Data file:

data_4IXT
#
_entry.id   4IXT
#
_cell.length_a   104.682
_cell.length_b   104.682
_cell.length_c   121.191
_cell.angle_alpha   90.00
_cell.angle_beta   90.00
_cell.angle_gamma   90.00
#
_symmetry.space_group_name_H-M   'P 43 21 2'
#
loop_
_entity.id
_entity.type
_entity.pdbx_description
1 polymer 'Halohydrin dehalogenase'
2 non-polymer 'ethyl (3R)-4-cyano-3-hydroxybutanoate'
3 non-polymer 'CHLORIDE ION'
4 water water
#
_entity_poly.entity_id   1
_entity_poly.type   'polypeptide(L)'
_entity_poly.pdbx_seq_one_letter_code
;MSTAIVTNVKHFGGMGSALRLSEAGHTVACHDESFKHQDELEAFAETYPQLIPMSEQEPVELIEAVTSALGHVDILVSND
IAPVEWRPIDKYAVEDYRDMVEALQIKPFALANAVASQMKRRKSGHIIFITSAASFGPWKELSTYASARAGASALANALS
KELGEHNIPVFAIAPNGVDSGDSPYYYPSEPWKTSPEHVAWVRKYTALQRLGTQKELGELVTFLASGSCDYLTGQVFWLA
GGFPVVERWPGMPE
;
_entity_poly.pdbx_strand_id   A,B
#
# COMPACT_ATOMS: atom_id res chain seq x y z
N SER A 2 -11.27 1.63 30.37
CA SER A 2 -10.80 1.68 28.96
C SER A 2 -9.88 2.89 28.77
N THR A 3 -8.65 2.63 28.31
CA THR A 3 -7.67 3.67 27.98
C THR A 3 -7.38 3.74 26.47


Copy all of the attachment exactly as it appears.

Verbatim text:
data_4IXT
#
_entry.id   4IXT
#
_cell.length_a   104.682
_cell.length_b   104.682
_cell.length_c   121.191
_cell.angle_alpha   90.00
_cell.angle_beta   90.00
_cell.angle_gamma   90.00
#
_symmetry.space_group_name_H-M   'P 43 21 2'
#
loop_
_entity.id
_entity.type
_entity.pdbx_description
1 polymer 'Halohydrin dehalogenase'
2 non-polymer 'ethyl (3R)-4-cyano-3-hydroxybutanoate'
3 non-polymer 'CHLORIDE ION'
4 water water
#
_entity_poly.entity_id   1
_entity_poly.type   'polypeptide(L)'
_entity_poly.pdbx_seq_one_letter_code
;MSTAIVTNVKHFGGMGSALRLSEAGHTVACHDESFKHQDELEAFAETYPQLIPMSEQEPVELIEAVTSALGHVDILVSND
IAPVEWRPIDKYAVEDYRDMVEALQIKPFALANAVASQMKRRKSGHIIFITSAASFGPWKELSTYASARAGASALANALS
KELGEHNIPVFAIAPNGVDSGDSPYYYPSEPWKTSPEHVAWVRKYTALQRLGTQKELGELVTFLASGSCDYLTGQVFWLA
GGFPVVERWPGMPE
;
_entity_poly.pdbx_strand_id   A,B
#
# COMPACT_ATOMS: atom_id res chain seq x y z
N SER A 2 -11.27 1.63 30.37
CA SER A 2 -10.80 1.68 28.96
C SER A 2 -9.88 2.89 28.77
N THR A 3 -8.65 2.63 28.31
CA THR A 3 -7.67 3.67 27.98
C THR A 3 -7.38 3.74 26.47